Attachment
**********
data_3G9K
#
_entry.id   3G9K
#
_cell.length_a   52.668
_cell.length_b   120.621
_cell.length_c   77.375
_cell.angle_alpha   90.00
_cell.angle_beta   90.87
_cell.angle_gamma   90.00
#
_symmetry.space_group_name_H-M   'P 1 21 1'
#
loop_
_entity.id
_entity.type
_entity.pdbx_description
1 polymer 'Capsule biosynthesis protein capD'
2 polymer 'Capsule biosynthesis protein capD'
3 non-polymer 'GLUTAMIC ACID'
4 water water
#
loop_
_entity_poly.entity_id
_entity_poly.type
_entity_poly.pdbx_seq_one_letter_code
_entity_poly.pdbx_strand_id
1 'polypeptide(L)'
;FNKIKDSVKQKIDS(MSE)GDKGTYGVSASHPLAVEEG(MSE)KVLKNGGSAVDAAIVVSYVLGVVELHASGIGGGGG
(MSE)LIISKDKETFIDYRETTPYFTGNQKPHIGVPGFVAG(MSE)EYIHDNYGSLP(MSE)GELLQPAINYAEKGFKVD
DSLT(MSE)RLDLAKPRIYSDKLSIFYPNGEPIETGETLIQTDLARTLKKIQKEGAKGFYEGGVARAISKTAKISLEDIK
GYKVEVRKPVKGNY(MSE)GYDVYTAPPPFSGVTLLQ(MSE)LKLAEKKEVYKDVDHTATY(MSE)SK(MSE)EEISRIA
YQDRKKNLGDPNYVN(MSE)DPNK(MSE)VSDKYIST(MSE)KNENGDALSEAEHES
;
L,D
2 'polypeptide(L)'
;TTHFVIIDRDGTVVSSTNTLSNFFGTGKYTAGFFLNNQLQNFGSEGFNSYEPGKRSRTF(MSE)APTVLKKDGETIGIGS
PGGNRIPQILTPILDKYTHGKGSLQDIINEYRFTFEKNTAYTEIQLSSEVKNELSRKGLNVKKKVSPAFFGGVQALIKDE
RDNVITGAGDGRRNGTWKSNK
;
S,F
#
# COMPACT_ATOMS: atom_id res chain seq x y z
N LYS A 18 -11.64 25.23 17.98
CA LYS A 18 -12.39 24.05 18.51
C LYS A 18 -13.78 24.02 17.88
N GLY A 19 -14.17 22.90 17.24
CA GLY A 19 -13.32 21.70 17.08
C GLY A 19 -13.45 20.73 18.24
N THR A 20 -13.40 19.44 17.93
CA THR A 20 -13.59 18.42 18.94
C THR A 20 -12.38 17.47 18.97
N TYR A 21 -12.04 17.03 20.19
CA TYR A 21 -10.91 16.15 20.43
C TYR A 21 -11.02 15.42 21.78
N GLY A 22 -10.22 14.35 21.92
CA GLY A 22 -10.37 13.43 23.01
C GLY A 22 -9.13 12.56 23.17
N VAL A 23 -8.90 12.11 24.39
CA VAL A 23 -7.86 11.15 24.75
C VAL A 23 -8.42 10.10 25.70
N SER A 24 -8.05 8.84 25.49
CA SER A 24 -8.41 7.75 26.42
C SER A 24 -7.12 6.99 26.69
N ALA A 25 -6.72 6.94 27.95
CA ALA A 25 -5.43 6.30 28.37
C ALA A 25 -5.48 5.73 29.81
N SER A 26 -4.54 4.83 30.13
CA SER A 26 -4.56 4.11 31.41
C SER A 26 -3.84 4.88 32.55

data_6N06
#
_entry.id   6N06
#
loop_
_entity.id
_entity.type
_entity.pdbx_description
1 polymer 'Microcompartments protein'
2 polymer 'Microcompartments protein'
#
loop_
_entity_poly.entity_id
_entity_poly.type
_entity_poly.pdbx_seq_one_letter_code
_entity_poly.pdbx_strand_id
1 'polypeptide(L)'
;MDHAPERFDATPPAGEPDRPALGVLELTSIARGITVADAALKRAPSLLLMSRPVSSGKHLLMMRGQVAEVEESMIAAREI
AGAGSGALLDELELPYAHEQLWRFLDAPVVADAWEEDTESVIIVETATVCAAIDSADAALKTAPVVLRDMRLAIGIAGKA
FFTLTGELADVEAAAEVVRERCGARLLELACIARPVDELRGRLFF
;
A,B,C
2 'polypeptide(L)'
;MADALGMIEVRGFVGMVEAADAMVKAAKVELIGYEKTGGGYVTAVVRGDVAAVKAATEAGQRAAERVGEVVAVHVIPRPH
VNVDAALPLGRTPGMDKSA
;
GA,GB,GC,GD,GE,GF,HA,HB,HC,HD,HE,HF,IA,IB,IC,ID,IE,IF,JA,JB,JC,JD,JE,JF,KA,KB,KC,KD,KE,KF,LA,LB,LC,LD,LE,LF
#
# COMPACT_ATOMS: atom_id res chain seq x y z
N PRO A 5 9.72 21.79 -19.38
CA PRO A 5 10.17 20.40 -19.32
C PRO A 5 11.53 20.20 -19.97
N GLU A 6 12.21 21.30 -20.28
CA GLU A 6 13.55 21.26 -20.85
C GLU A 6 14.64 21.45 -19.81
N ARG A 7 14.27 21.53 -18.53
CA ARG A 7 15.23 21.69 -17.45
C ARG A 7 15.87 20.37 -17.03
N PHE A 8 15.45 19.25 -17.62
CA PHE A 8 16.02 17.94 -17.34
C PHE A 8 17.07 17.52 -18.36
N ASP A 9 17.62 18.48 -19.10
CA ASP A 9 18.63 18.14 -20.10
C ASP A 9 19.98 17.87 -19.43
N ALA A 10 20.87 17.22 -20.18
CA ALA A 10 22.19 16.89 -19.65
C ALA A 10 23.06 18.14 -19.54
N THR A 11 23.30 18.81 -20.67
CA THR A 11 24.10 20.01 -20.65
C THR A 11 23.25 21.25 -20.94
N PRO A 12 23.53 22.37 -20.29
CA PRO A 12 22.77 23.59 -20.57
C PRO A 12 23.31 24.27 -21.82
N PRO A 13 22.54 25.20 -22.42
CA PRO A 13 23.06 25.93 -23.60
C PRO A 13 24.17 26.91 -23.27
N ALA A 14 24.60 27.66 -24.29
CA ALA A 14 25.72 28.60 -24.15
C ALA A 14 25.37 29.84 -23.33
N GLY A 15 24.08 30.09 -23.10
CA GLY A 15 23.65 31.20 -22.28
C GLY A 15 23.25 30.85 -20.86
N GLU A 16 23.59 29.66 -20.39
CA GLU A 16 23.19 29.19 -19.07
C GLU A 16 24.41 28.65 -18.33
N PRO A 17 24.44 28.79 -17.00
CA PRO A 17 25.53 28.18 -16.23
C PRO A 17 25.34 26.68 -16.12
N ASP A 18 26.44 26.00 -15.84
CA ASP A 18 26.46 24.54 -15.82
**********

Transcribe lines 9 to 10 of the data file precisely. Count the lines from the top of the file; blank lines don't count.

_cell.angle_beta   90.87
_cell.angle_gamma   90.00